by Joseph Bottum and Justin L. Blessinger
Ever feel like 2018 is 1968 come back from the grave? Hello Darkness, my old friend, Simon and Garfunkel sang in the 1960s, I’ve come to talk with you again. Fifty years on, as 2018 winds down to a sour expiration, like the taste of acid reflux, it’s worth remembering that 1968 is the year that gave us Night of the Living Dead. Gave us riots in Washington, Chicago, Baltimore, Kansas City, Wilmington, Louisville, and Chicago for a second time, just to be sure.
This was the year we got the assassinations of Bobby Kennedy, Martin Luther King, and even Andy Warhol, just to be sure. The Israelis lost a submarine on January 25, killing 69. The French lost a submarine on January 28, killing 52. The Soviets lost a submarine on March 8, killing 98. And the Americans joined in on May 22, when their own nuclear submarine went down, killing 99.
And, of course, The Graduate, with a Simon and Garfunkel soundtrack, filled theaters at the beginning of January, with Disney’s The Love Bug closing December. Oliver! won the Oscar for best picture. Rock Hudson headlined Ice Station Zebra. The Troubles in Ireland began. As much as 2018 seems a curdled year, clotted and congealed, 1968 was far worse. Its horrors may seem to have returned, but compared to the Real Thing—I’d like to teach the world to sing!—2018 has only the pale ghosts of the violence, emotion, and absurdity of 1968.
Around the world, 1968 produced the Paris student uprisings. The year began with the Prague Spring promise of Dubček’s doomed attempt to de-Stalinize Czechoslovakia. And the year ended with Mao Tse-tung ordering that urban college students be sent to re-education camps in the countryside, the better to learn farming and the Communist self-abasement of abject confession, with wooden guilt placards tied to their necks.
In the American context, however, the year really began with Khe Sanh, when the North Vietnamese tried to overrun two regiments of American Marines and a handful of South Vietnamese at a U.S. combat base on the Ho Chi Minh Trail, north of Da Nang. In the three-month battle, over 100,000 tons of bombs were dropped, with perhaps 12,000 casualties on the Allied side and an estimated 10,000 on the North Vietnamese side. General Westmoreland ordered nuclear weapons moved into the area for a last line of defense should the base fall. In the end, the attack was turned back, although the United States would subsequently abandon the destroyed base.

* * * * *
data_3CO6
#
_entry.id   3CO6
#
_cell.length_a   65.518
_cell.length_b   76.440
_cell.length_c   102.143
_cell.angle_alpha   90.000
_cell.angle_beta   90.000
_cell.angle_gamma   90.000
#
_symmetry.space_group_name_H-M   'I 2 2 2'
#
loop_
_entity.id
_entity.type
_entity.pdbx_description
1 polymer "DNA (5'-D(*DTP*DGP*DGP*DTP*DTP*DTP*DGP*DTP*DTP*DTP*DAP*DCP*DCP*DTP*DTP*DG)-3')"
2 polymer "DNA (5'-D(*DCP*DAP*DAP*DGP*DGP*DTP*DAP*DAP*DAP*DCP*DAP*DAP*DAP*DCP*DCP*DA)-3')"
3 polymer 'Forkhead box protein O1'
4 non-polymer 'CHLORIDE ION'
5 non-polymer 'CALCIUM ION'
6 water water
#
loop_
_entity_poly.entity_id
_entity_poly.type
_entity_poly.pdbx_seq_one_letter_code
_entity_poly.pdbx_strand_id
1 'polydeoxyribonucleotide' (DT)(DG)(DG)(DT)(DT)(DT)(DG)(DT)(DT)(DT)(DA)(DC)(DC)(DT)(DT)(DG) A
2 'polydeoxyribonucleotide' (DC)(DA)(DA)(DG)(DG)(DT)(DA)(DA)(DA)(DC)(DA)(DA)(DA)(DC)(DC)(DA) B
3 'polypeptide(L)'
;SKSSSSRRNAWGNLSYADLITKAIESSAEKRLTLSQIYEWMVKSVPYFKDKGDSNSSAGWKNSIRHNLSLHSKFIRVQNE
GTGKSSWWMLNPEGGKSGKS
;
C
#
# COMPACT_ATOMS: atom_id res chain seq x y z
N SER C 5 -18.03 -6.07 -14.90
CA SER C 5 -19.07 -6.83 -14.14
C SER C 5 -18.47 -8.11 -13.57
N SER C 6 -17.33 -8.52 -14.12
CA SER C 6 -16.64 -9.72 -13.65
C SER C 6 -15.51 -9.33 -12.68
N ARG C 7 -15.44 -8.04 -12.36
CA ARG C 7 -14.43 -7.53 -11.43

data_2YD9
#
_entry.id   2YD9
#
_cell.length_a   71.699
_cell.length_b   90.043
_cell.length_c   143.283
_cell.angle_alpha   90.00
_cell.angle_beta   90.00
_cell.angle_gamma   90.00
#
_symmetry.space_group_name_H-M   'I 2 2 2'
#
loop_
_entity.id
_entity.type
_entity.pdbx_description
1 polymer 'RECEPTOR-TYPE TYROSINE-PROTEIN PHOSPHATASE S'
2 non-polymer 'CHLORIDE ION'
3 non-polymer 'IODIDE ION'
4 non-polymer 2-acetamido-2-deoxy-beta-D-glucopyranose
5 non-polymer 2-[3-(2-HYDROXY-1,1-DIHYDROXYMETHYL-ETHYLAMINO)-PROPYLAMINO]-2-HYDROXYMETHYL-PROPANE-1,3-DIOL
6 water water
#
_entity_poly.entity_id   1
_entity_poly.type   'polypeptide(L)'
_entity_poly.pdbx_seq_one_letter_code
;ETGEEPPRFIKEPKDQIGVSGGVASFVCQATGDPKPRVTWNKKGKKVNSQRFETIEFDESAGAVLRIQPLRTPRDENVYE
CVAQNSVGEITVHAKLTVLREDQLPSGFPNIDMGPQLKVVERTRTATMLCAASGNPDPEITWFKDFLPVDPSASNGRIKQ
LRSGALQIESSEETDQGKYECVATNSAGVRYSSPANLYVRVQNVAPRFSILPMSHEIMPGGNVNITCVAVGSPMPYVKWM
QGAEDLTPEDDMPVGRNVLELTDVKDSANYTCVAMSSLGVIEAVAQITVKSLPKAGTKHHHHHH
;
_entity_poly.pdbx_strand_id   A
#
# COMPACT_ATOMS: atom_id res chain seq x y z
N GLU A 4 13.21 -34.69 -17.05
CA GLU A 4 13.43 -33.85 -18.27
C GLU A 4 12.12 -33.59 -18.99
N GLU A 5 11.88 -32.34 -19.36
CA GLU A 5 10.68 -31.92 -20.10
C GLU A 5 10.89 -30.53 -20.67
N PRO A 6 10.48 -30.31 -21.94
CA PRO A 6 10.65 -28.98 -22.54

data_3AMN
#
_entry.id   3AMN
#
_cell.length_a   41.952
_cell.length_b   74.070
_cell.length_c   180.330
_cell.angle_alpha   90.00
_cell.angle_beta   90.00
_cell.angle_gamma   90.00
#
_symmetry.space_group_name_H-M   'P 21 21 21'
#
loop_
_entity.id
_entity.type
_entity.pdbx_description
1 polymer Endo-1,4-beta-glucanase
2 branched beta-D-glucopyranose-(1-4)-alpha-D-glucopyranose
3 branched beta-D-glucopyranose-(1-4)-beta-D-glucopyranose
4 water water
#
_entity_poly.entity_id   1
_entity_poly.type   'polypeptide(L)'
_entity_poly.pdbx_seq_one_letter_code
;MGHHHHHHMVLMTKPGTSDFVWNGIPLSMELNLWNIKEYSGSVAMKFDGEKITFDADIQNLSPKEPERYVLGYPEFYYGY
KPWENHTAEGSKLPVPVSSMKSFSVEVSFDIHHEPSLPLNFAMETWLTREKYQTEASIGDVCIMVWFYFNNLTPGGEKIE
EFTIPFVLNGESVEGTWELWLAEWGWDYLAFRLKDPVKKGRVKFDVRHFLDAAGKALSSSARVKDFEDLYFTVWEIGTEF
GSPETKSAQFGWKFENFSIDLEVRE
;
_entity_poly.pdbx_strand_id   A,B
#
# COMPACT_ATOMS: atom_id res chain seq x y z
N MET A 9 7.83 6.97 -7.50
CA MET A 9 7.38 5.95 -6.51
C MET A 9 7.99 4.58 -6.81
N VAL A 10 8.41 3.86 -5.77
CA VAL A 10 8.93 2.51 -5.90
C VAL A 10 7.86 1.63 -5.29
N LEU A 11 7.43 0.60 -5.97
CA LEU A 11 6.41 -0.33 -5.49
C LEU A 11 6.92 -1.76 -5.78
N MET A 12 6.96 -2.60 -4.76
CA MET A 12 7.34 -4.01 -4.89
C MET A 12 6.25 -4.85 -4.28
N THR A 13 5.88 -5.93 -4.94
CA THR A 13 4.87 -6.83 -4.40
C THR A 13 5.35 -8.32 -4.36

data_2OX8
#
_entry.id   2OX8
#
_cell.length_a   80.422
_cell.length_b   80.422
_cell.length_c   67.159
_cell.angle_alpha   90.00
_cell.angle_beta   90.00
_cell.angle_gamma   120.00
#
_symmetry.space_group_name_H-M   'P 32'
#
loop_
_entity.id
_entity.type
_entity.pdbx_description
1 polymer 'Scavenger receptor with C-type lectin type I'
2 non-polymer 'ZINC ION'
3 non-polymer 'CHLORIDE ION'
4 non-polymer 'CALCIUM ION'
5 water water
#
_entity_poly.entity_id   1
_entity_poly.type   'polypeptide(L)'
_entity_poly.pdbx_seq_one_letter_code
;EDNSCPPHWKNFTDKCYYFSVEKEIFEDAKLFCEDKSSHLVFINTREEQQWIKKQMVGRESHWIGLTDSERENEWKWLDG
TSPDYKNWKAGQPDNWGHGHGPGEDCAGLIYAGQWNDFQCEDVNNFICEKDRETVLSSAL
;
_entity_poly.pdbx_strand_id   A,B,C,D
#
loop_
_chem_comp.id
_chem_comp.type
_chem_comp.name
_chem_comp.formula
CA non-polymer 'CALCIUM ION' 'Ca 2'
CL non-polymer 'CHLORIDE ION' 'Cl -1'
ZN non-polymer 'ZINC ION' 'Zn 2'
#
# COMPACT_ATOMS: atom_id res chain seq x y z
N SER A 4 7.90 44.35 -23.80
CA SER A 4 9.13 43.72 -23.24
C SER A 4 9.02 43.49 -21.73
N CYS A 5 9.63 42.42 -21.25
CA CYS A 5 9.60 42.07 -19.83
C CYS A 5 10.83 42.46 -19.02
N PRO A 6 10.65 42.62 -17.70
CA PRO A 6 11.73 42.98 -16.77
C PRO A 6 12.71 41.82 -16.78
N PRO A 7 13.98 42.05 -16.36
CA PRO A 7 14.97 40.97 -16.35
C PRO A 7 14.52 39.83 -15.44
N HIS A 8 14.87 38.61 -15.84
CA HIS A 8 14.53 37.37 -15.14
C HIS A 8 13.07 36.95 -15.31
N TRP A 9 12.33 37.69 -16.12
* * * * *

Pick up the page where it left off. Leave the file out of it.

And 1968 ended with the winding down of the Tet Offensive, which saw the Viet Cong and regular North Vietnamese army elements launch assaults on 36 of South Vietnam’s 44 provincial capitals. Saigon itself saw attacks on the president’s palace, the U.S. Embassy, the central police station, and the National Radio station. The city of Huế was essentially destroyed in a battle that lasted 26 days and saw the Huế Massacre, in which the Communists purged nearly 10 percent of the city’s population, killing, torturing, and even burying alive as many as 6,000 South Vietnamese.
But perhaps the most curious component—the most telling representation of the strangeness that was 1968—comes with the fact that the United States won both the Battle of Khe Sanh and the Tet Offensive. Or won them as military campaigns, at least. The United States lost both of them as sociopolitical campaigns, however, and with that cultural rout, America’s defeat in the Vietnam War was essentially decided. On October 31, President Johnson ordered a halt to “air, naval, and artillery bombardment” of North Vietnam.
This pattern—victory wearing the death mask of defeat—would be repeated throughout 1968. The year was thick with fluttered American retreats, leaving behind open gates through which opportunists and rebels alike would march. Student protesters took over the administration building at Columbia in April. Protesters disrupted the Democratic party’s national convention in Chicago in August. Norman Mailer published The Armies of the Night, his “non-fiction novel” about his participation in a 1967 anti-Vietnam march on the Pentagon. Somewhere around eight thousand demonstrators tried to storm the American Embassy in London in March.